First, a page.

Such improvements are made possible only when artificial intelligence (AI) is applied to the vast stores of data that exist on everything from city surveillance cameras to the GPS-enabled smartphones of private citizens.

The darker side of our rosy AI-enabled future reveals serious ethical concerns over collecting all that data, especially when it’s collected and stored by governmental agencies like city planning boards and local governments. These concerns include:

  • how the data is collected (is there consent?)
  • the security of the data once it’s collected
  • function creep of the data

Let’s Look at Function Creep

The ethics of the collection of personal data and how it’s stored and secured is a common topic, especially with recent and upcoming privacy legislation both here in Canada and abroad. But function creep isn’t always front-of-mind because its ramifications seem further down the line from the present need for security and privacy.

But function creep is a huge privacy concern. When data is collected for one stated purpose, but then used for another, we have function creep. Surveillance cameras are said to be installed for safety and security. Police officers can tap into them during crime investigations to find clues, for example.

But if footage happens to catch private citizens’ private, legal behavior (which it does, of course) and it’s used against them, that’s function creep. What if, when you’re smoking outside your office building, your insurance company acquires that data and uses it to justify a hike in your insurance premiums?

Data Can be Unknowingly Collected & Shared Inappropriately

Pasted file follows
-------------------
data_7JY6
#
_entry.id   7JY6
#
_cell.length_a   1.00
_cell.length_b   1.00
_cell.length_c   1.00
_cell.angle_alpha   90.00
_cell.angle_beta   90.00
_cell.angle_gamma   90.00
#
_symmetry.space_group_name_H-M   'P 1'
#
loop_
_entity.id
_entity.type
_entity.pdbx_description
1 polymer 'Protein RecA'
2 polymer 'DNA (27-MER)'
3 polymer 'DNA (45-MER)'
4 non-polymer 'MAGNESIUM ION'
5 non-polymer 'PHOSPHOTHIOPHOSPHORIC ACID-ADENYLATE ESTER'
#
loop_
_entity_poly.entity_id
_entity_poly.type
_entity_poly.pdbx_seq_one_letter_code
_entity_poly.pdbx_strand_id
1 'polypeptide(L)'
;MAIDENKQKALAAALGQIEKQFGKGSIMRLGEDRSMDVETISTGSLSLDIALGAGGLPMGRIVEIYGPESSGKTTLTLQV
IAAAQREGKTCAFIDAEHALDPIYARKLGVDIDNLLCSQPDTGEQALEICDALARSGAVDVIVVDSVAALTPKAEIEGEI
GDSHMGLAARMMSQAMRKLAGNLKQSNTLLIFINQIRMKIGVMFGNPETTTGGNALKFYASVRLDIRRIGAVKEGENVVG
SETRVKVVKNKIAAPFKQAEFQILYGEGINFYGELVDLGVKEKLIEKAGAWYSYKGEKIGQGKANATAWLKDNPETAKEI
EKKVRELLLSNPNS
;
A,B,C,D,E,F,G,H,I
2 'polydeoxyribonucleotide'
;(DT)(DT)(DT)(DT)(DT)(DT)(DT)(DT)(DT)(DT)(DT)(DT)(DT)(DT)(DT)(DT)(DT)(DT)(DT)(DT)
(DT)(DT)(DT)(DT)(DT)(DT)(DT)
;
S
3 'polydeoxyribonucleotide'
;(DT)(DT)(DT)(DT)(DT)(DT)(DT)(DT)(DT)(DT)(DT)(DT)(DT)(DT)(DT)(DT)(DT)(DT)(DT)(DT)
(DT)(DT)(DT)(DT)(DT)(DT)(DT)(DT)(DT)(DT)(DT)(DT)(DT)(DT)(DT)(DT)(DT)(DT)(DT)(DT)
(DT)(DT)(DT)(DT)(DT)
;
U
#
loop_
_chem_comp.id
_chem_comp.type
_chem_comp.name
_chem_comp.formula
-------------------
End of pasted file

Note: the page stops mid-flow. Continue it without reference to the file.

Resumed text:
There may well be pure intentions behind the collection of data from private citizens to ease city traffic congestion. Cities may not have ulterior motives and may even apply top-notch security measures to their data processes. But other entities may benefit from accessing this data, and they are apt to find ways to get it. Chances are, they’ll be using that data for something other than what consent was given for.

It’s unrealistic to think we can roll back time and put a halt to the collection and use of personal data. The possible advantages are spectacular to imagine (less congestion, cleaner cities, better quality of life). And this is just within the realm of city planning. There are other Big Data environments where AI stands to make tremendous improvements: digitalized medical records, for example.

Most people by now are aware of what’s possible and many are already willingly giving up their personal data via their smartphones, just for small conveniences like mobile banking, better navigation, and staying in touch on social media.

But we have to be realistic and keep in mind that hackers exist, and unintentional leaks happen even when there’s no culprit lurking in the wings to snatch up valuable personal data. Function creep occurs, and abuse of data happens as well. City governments who aim to benefit their citizens through the use of Big Data must consider close regulation, seek informed consent, and initiate legislation that would punish those who violate.